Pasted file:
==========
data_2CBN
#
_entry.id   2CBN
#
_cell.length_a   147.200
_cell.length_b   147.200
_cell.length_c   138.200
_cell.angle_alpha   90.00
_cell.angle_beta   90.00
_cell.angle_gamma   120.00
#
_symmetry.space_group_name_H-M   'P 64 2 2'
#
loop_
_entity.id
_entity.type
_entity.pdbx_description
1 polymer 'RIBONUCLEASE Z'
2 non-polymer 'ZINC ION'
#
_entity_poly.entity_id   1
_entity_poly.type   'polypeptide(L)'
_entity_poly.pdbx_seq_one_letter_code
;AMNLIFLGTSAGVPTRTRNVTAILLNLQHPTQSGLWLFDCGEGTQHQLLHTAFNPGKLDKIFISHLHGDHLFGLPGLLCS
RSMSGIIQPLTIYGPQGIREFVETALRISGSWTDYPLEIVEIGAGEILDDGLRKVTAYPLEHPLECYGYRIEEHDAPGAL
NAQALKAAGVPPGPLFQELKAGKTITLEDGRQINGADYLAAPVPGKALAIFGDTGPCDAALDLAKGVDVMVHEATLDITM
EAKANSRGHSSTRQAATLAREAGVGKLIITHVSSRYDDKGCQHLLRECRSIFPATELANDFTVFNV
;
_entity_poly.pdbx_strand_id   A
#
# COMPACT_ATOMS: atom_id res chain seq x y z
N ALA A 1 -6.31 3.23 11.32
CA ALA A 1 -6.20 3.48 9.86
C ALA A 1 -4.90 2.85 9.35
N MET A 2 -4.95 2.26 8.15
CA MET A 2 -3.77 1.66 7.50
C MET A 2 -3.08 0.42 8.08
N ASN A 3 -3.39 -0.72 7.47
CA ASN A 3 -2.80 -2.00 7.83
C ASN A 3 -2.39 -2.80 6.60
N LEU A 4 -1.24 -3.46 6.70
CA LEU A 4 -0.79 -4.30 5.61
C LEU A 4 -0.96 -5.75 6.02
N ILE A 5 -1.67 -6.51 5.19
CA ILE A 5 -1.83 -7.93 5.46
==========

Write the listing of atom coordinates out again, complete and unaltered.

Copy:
data_2CBN
#
_entry.id   2CBN
#
_cell.length_a   147.200
_cell.length_b   147.200
_cell.length_c   138.200
_cell.angle_alpha   90.00
_cell.angle_beta   90.00
_cell.angle_gamma   120.00
#
_symmetry.space_group_name_H-M   'P 64 2 2'
#
loop_
_entity.id
_entity.type
_entity.pdbx_description
1 polymer 'RIBONUCLEASE Z'
2 non-polymer 'ZINC ION'
#
_entity_poly.entity_id   1
_entity_poly.type   'polypeptide(L)'
_entity_poly.pdbx_seq_one_letter_code
;AMNLIFLGTSAGVPTRTRNVTAILLNLQHPTQSGLWLFDCGEGTQHQLLHTAFNPGKLDKIFISHLHGDHLFGLPGLLCS
RSMSGIIQPLTIYGPQGIREFVETALRISGSWTDYPLEIVEIGAGEILDDGLRKVTAYPLEHPLECYGYRIEEHDAPGAL
NAQALKAAGVPPGPLFQELKAGKTITLEDGRQINGADYLAAPVPGKALAIFGDTGPCDAALDLAKGVDVMVHEATLDITM
EAKANSRGHSSTRQAATLAREAGVGKLIITHVSSRYDDKGCQHLLRECRSIFPATELANDFTVFNV
;
_entity_poly.pdbx_strand_id   A
#
# COMPACT_ATOMS: atom_id res chain seq x y z
N ALA A 1 -6.31 3.23 11.32
CA ALA A 1 -6.20 3.48 9.86
C ALA A 1 -4.90 2.85 9.35
N MET A 2 -4.95 2.26 8.15
CA MET A 2 -3.77 1.66 7.50
C MET A 2 -3.08 0.42 8.08
N ASN A 3 -3.39 -0.72 7.47
CA ASN A 3 -2.80 -2.00 7.83
C ASN A 3 -2.39 -2.80 6.60
N LEU A 4 -1.24 -3.46 6.70
CA LEU A 4 -0.79 -4.30 5.61
C LEU A 4 -0.96 -5.75 6.02
N ILE A 5 -1.67 -6.51 5.19
CA ILE A 5 -1.83 -7.93 5.46